Euphoria is back. Democracy, it appears, is about to experience a late birth in our region. The Berlin Wall of the Arabs has fallen, and all will shortly be transformed. But the new and emerging political language in the Middle East contains the potential for manipulation by forces with a quite different agenda from that of the true reformers in the Arab world. Israel would do well to pay close attention - both to what is being said and to who is saying it.
A strange and strangely familiar bunch, the latest converts to democracy. Walid Jumblatt, for example, of the Druze Progressive Socialist Party, who declares that he knew, when witnessing the Iraqi elections of January 30, that "it was the start of a new Arab world." Lauding the push for reform in Lebanon, Mr. Jumblatt notes that it started "because of the American invasion of Iraq." He goes on to scold himself for his former cynicism, of which he has now been cured. Is this the same Jumblatt who, a little more than a year ago, declared that the United States is run by an evil "axis of oil and Jews" and referred to Donald Rumsfeld's deputy as a "filthy son of a harlot of Zion?" Apparently so.
In another corner, President Hosni Mubarak of Egypt, who after a quarter of a century in power, has now decided to allow opposition candidates to run against him (though not, apparently, to campaign freely while doing so.) And closer to home, of course, Chairman Mahmoud Abbas, with his own indigenous democratic system, which includes a place, he told Time magazine this week, for the well-known Jeffersonians of the Hamas movement.
We are encouraged not to be cynical. And it is certainly not my contention that certain regions of the world must remain forever mysteriously inaccessible to democracy. At the same time, a healthy dose of skepticism is unavoidable regarding some of the new enthusiasts. Because all this is not without precedent. It is no longer controversial to maintain that the old ideas of Arab nationalism, and the corrupt, sclerotic political structures they have produced, bear the primary responsibility for the stagnation of the region in general, and the intractability of the Arab-Israeli conflict in particular. But it is interesting to note that one of the secrets of the survival of this discredited idea and its adherents is their ability to clothe themselves in borrowed array when the political climate demands it.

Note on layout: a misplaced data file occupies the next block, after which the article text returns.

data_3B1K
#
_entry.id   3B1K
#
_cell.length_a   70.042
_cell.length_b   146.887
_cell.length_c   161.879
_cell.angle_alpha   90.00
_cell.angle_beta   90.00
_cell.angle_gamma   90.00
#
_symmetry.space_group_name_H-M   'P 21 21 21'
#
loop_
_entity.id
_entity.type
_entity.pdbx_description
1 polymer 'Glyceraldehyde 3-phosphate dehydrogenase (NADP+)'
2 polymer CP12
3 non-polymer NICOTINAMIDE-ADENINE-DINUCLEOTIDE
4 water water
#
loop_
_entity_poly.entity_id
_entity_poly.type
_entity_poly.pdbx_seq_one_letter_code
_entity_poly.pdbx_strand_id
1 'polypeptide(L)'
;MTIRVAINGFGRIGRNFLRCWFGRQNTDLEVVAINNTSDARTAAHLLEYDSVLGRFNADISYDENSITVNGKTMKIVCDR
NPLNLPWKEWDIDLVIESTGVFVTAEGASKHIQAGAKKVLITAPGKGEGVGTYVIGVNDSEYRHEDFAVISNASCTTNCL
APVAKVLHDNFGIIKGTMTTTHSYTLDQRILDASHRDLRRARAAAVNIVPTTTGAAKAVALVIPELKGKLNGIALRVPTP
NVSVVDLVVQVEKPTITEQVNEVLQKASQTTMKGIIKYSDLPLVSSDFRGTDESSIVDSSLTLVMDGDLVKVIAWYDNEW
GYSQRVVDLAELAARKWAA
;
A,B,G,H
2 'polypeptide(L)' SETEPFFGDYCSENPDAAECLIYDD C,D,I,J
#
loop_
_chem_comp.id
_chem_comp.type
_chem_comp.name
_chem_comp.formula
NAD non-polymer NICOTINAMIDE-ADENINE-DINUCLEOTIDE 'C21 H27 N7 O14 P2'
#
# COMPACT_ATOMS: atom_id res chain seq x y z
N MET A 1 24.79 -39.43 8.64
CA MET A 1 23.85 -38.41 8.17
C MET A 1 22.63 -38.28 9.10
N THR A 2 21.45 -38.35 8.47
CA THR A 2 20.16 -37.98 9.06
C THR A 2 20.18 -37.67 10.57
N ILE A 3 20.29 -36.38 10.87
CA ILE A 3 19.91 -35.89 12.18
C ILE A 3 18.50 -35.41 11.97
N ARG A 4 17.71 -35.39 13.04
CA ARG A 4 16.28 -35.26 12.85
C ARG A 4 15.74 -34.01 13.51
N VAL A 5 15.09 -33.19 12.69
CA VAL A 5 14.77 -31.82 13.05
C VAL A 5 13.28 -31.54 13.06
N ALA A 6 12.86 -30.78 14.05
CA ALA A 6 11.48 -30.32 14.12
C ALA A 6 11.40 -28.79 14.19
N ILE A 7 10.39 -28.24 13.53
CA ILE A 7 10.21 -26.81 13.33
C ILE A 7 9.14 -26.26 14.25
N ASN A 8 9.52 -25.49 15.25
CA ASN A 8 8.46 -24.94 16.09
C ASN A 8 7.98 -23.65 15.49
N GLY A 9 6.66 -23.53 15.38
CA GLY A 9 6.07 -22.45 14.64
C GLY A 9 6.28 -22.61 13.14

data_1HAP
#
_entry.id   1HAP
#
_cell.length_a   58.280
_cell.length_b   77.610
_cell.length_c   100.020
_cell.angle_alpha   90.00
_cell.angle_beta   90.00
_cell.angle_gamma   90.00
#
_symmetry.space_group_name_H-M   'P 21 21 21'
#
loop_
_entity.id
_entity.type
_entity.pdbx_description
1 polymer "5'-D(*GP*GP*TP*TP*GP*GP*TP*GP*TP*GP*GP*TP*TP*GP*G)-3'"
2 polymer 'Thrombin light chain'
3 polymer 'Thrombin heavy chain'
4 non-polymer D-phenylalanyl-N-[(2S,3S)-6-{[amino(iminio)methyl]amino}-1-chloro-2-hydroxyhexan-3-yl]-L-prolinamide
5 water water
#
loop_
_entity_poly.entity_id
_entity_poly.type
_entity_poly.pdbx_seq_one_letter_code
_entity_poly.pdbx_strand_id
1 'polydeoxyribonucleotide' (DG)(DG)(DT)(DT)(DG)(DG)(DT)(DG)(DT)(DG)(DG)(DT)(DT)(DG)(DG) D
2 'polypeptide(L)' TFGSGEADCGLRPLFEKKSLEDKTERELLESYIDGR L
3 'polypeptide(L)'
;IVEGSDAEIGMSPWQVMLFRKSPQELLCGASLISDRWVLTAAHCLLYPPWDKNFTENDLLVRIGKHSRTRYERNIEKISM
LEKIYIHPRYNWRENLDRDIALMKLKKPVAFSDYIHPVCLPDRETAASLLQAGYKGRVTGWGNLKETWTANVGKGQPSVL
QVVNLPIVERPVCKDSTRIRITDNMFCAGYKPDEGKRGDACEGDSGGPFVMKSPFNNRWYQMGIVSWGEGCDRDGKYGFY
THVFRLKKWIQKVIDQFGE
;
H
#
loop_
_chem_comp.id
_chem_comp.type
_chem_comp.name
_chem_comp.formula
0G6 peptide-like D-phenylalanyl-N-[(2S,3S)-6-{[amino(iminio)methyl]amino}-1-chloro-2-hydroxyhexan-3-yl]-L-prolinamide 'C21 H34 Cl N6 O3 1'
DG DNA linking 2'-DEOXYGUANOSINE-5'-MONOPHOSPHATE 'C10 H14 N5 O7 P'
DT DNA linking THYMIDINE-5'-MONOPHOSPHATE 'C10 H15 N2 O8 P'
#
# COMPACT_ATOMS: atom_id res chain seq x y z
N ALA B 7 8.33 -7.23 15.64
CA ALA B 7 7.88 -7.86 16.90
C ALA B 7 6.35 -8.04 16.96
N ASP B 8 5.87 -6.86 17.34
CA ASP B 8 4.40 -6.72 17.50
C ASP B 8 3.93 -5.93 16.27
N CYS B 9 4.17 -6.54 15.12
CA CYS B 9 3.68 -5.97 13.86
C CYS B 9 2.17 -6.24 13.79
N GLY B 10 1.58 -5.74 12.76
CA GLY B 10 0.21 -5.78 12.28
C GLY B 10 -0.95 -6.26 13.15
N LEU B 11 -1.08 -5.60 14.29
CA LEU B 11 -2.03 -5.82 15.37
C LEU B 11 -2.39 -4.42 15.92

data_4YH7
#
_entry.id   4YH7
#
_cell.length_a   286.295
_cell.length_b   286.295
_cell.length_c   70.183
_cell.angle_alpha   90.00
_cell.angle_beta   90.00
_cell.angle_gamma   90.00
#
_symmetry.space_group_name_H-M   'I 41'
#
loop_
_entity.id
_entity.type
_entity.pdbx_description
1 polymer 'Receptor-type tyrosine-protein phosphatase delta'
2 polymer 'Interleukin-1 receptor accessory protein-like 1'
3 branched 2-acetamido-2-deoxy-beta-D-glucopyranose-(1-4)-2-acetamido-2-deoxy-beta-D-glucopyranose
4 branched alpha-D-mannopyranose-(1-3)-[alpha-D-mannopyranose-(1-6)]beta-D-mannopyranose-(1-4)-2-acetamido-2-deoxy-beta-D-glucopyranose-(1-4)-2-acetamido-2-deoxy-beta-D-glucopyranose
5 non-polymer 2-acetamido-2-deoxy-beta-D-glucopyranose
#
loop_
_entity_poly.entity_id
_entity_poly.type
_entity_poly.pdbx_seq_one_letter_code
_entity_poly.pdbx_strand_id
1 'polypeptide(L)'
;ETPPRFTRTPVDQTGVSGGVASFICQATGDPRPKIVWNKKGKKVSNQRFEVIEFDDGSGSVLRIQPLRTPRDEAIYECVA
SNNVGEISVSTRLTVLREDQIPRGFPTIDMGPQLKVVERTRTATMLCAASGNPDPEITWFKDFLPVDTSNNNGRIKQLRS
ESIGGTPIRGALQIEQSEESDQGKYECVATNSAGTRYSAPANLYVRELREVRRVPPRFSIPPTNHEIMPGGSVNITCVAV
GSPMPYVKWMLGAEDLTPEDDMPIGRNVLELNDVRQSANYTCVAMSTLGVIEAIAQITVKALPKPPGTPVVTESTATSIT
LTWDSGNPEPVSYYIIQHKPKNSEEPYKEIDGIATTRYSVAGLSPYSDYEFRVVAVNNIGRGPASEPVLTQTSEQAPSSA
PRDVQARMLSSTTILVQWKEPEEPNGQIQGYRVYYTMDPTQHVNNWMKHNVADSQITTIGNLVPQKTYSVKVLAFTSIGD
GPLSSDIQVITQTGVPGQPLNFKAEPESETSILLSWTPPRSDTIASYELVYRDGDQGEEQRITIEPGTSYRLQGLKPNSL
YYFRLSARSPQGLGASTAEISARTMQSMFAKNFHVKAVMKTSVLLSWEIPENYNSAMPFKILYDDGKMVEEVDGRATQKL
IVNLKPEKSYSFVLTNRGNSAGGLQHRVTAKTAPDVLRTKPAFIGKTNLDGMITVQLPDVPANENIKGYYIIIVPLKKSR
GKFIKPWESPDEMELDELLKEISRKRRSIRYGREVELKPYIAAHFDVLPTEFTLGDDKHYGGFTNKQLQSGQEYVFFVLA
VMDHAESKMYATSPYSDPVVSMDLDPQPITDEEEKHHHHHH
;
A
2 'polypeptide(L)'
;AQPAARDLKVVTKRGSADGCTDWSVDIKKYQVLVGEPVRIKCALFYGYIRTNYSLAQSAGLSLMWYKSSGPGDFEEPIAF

A glance at history confirms this. One need not go as far back as those young pro-German activists of the Young Egypt movement, miraculously transformed into champions of pro-Soviet anti-colonialism in their later incarnation as Egyptian Free Officers. More recent examples are at hand. Think, for example, of the right-wing Arab nationalist George Habash, who reemerged after 1967 as the leading mouthpiece for the pro-Soviet position among the Palestinians. Or even the former Muslim Brother Yasser Arafat, who also tried on the fashionable pose of Third World radicalism in the 1970s, before exchanging it for the equally unlikely role of conflict resolver in the 1990s.
What all these transformations had in common was one simple fact: that they were not transformations at all. Rather, allegiance to the same basic, authoritarian orientation remained throughout: Overheated nationalism and chauvinism, hostility to independent institutions - and, centrally, hatred of Israel as the endlessly returned to, endlessly warmed-over centerpiece of the whole construct - were the inner core, around which various other costumes were fitted.
It was these ideas, the stagnant systems they produced, and the militant Islamism that arose to fill the vacuum left by their failures, which bear the primary responsibility for the absence of regional progress and conflict resolution. The ability of some of their adherents to learn the political language of the moment should surprise no one. It is in the pattern of the past.
As far as Israel is concerned, however, this mastery of successive political languages on the part of its adversaries should be a matter for concern. Israel tends to perform well on the battlefield, and less well in the diplomatic maneuvers that follow armed conflict. The performance of the security forces, and the public, over the last four years of strife are generally acknowledged to have been impressive. In his recent interview with Time, Palestinian Authority Chairman Abbas, apart from declaring his allegiance to democracy, also found space to blame Israel and its security fence for the recent terror bombing in Tel Aviv.
He also reiterated his view of Hamas as a legitimate part of the Palestinian political map and expressed his desire for rapid progress to final-status negotiations. He has expressed nothing of substance to suggest that his views regarding final status differ from those of earlier Palestinian leaders. In form, however, he differs considerably, and fluently repeating the phrases of the moment, he is building up the legitimacy he will need to produce the eventual external pressure on Israel, which is his aim.
Meanwhile, in another world, the militants of the Al-Aqsa Martyrs' Brigades, untroubled by the security forces of Mahmoud Abbas, berate their leader for what they already regard as his excessive concessions to Israel. The contradiction is a basic one. As the region has learned in the past, words and reality, if not brought into some harmony with one another, will eventually collide head-on, with unforeseen results.
Jonathan Spyer is a research fellow at the Global Research in International Affairs Center, Inter-Disciplinary Center, Herzliya.